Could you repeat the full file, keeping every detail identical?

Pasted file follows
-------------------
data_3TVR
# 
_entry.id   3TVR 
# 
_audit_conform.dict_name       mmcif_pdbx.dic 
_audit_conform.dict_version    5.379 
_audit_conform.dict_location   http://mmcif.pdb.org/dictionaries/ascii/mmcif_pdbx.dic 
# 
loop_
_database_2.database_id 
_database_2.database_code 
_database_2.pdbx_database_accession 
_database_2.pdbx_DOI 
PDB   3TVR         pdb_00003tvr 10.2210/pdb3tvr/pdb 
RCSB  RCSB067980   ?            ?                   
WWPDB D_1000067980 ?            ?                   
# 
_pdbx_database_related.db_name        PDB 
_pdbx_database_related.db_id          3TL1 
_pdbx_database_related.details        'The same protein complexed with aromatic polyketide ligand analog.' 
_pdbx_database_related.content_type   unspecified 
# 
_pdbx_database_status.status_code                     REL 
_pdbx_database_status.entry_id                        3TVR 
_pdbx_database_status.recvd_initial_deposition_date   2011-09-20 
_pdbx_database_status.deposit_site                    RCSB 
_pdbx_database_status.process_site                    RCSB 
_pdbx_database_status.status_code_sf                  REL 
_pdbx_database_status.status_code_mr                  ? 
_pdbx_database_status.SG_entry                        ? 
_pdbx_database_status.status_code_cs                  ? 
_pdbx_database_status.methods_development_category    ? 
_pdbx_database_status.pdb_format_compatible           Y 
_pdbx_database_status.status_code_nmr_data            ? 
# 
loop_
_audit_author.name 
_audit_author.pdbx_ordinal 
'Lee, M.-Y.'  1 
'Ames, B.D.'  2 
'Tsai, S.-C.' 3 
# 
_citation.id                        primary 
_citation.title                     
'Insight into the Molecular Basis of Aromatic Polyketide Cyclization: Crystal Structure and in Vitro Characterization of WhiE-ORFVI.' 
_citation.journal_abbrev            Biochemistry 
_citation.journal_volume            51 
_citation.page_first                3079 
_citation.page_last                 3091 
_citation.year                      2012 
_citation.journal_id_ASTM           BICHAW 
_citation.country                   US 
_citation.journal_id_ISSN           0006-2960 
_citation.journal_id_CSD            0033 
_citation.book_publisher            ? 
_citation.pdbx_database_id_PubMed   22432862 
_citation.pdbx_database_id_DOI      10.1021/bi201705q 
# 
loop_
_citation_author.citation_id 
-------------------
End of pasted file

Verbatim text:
data_3TVR
# 
_entry.id   3TVR 
# 
_audit_conform.dict_name       mmcif_pdbx.dic 
_audit_conform.dict_version    5.379 
_audit_conform.dict_location   http://mmcif.pdb.org/dictionaries/ascii/mmcif_pdbx.dic 
# 
loop_
_database_2.database_id 
_database_2.database_code 
_database_2.pdbx_database_accession 
_database_2.pdbx_DOI 
PDB   3TVR         pdb_00003tvr 10.2210/pdb3tvr/pdb 
RCSB  RCSB067980   ?            ?                   
WWPDB D_1000067980 ?            ?                   
# 
_pdbx_database_related.db_name        PDB 
_pdbx_database_related.db_id          3TL1 
_pdbx_database_related.details        'The same protein complexed with aromatic polyketide ligand analog.' 
_pdbx_database_related.content_type   unspecified 
# 
_pdbx_database_status.status_code                     REL 
_pdbx_database_status.entry_id                        3TVR 
_pdbx_database_status.recvd_initial_deposition_date   2011-09-20 
_pdbx_database_status.deposit_site                    RCSB 
_pdbx_database_status.process_site                    RCSB 
_pdbx_database_status.status_code_sf                  REL 
_pdbx_database_status.status_code_mr                  ? 
_pdbx_database_status.SG_entry                        ? 
_pdbx_database_status.status_code_cs                  ? 
_pdbx_database_status.methods_development_category    ? 
_pdbx_database_status.pdb_format_compatible           Y 
_pdbx_database_status.status_code_nmr_data            ? 
# 
loop_
_audit_author.name 
_audit_author.pdbx_ordinal 
'Lee, M.-Y.'  1 
'Ames, B.D.'  2 
'Tsai, S.-C.' 3 
# 
_citation.id                        primary 
_citation.title                     
'Insight into the Molecular Basis of Aromatic Polyketide Cyclization: Crystal Structure and in Vitro Characterization of WhiE-ORFVI.' 
_citation.journal_abbrev            Biochemistry 
_citation.journal_volume            51 
_citation.page_first                3079 
_citation.page_last                 3091 
_citation.year                      2012 
_citation.journal_id_ASTM           BICHAW 
_citation.country                   US 
_citation.journal_id_ISSN           0006-2960 
_citation.journal_id_CSD            0033 
_citation.book_publisher            ? 
_citation.pdbx_database_id_PubMed   22432862 
_citation.pdbx_database_id_DOI      10.1021/bi201705q 
# 
loop_
_citation_author.citation_id 